More athletes pledge their brains to science

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Nancy Hogheads-Makar and Phil Villapiano say they will donate their brains to science

Brains of more than 90% of former football players have been found to have CTE

CNN  — 

Three-time Olympic gold-medal swimmer Nancy Hogshead-Makar and former Oakland Raider linebacker Phil Villapiano announced on Wednesday that they will be donating their brains to science.

They are part of a growing number of professional athletes concerned about chronic traumatic encephalopathy, known as CTE, a degenerative brain disease caused by repeated hits to the head.

A devastating disease

CTE can result in Alzheimer’s-like symptoms such as aggression, memory loss and mood swings. It can also potentially lead to suicide. The only way to definitively diagnose the disease is after death. Scientists are trying to find a way to identify CTE in the living and develop a treatment.

Hogshead-Makar and Villapiano join Cincinnati Bengals offensive tackle Eric Winston, soccer player Brandi Chastain, NASCAR and racing legend Dale Earnhardt Jr. in promising their brains to the Department of Veterans Affairs-Boston University CLF Brain bank. Their announcement was part of the VA’s Brain Trust, an event bringing together researchers, policy makers, athletes, clinicians, and private industry leaders together to tackle the issues of brain trauma.

Dr. Ann McKee, who helps lead the work at the brain bank, has found the disease in 200 people, ranging from high school to professional football players, boxers, and veterans. “It’s much more common than we want to realize,” said McKee. McKee has documented the disease in the brains of more than 90% of former professional football players. San Diego Charger Junior Seau and the Chicago Bears’ Dave Duerson were diagnosed with CTE. Earlier this year, it was found that both former Minnesota Vikings Fred McNeill and NFL Hall of Famer Ken Stabler also had the disease.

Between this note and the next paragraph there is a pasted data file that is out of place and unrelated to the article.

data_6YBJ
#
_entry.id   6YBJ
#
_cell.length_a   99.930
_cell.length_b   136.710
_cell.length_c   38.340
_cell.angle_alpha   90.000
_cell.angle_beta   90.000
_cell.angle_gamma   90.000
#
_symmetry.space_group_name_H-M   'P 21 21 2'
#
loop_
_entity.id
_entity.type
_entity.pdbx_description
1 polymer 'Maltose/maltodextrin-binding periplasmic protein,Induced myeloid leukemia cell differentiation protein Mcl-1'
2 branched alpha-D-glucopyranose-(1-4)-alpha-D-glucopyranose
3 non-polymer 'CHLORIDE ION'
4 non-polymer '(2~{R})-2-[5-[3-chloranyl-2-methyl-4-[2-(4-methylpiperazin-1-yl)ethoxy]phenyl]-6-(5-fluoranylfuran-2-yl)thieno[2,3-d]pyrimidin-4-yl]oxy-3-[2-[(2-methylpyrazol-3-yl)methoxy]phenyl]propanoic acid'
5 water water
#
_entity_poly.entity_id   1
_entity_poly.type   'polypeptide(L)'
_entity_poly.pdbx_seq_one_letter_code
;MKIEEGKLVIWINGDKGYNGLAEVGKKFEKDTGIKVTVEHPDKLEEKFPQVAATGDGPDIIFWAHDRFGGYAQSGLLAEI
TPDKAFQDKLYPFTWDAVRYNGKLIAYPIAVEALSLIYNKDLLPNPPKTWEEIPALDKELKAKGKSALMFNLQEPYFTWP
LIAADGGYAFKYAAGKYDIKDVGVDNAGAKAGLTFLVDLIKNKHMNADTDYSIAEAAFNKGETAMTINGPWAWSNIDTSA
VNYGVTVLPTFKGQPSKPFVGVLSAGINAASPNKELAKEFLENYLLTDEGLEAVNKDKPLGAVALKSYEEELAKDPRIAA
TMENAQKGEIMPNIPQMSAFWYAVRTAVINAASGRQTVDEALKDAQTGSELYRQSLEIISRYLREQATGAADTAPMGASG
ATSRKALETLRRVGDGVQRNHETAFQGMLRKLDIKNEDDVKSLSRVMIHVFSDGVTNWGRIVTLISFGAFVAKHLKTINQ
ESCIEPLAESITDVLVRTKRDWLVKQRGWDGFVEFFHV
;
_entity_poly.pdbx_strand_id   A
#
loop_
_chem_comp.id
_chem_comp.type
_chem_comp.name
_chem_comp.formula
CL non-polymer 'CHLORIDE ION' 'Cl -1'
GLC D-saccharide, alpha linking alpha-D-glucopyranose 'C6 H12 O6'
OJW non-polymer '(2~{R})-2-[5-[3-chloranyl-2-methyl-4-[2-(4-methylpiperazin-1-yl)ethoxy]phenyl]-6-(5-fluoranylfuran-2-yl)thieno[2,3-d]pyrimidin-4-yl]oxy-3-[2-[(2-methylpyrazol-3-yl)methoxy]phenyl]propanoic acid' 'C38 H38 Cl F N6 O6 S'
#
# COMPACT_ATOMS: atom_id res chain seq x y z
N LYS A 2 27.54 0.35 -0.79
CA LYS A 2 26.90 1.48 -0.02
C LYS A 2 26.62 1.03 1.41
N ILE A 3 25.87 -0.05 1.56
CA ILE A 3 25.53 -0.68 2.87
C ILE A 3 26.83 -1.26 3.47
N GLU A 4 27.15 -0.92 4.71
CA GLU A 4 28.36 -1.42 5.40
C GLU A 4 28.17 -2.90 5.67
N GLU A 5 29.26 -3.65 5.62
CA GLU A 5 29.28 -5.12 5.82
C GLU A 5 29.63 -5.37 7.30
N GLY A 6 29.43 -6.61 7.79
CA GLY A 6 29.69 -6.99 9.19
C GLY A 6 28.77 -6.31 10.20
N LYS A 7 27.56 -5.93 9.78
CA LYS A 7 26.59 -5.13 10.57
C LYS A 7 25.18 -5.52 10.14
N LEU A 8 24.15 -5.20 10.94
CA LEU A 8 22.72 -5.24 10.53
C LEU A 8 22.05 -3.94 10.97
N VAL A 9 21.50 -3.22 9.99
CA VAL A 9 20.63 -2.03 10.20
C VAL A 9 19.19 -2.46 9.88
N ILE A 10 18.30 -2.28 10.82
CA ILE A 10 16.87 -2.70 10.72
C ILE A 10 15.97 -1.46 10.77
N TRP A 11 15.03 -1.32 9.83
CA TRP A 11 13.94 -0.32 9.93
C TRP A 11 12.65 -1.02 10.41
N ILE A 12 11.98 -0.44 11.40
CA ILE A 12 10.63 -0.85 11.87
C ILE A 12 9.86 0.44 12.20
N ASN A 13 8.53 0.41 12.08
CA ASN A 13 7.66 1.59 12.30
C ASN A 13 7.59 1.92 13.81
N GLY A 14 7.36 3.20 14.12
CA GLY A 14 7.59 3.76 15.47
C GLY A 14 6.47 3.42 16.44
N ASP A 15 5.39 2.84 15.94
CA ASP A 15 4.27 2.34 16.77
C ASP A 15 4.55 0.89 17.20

Leaving a legacy for future athletes

Phil Villapiano, shown in 1977, played for the Oakland Raiders.

Villapiano was teammates with Stabler on the Raiders in the early 1980s and was shocked to hear of his teammate’s diagnosis.

After hearing the news, Villapiano said he immediately called Stabler’s girlfriend and asked how he could donate his brain.

He knew his head had taken some hits in his career.

Olympic swimmer Nancy Hogshead-Makar promise her brain to science.

“When you make the perfect tackle, it’s like hitting the perfect drive. If you hit a guy with your helmet right in the ear hole, it will ‘whop!’” It’s such a great sound,” he said. “How stupid is that? I loved it though.”

But it’s hard to watch his son play in college now. “I don’t tell him I’m scared for him.”

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    Hogshead-Makar won three Olympic golds and a silver medal in the the 1984 Olympic Games, making her the most decorated swimmer of the 1984 games.

    While CTE has not been documented in a swimmer, Hogshead-Makar said that she was donating her brain in hopes of advancing the research around the disease and to make sports safer for all children. “We don’t want it to just be about football and men’s basketball. This is a youth sport movement,” she said.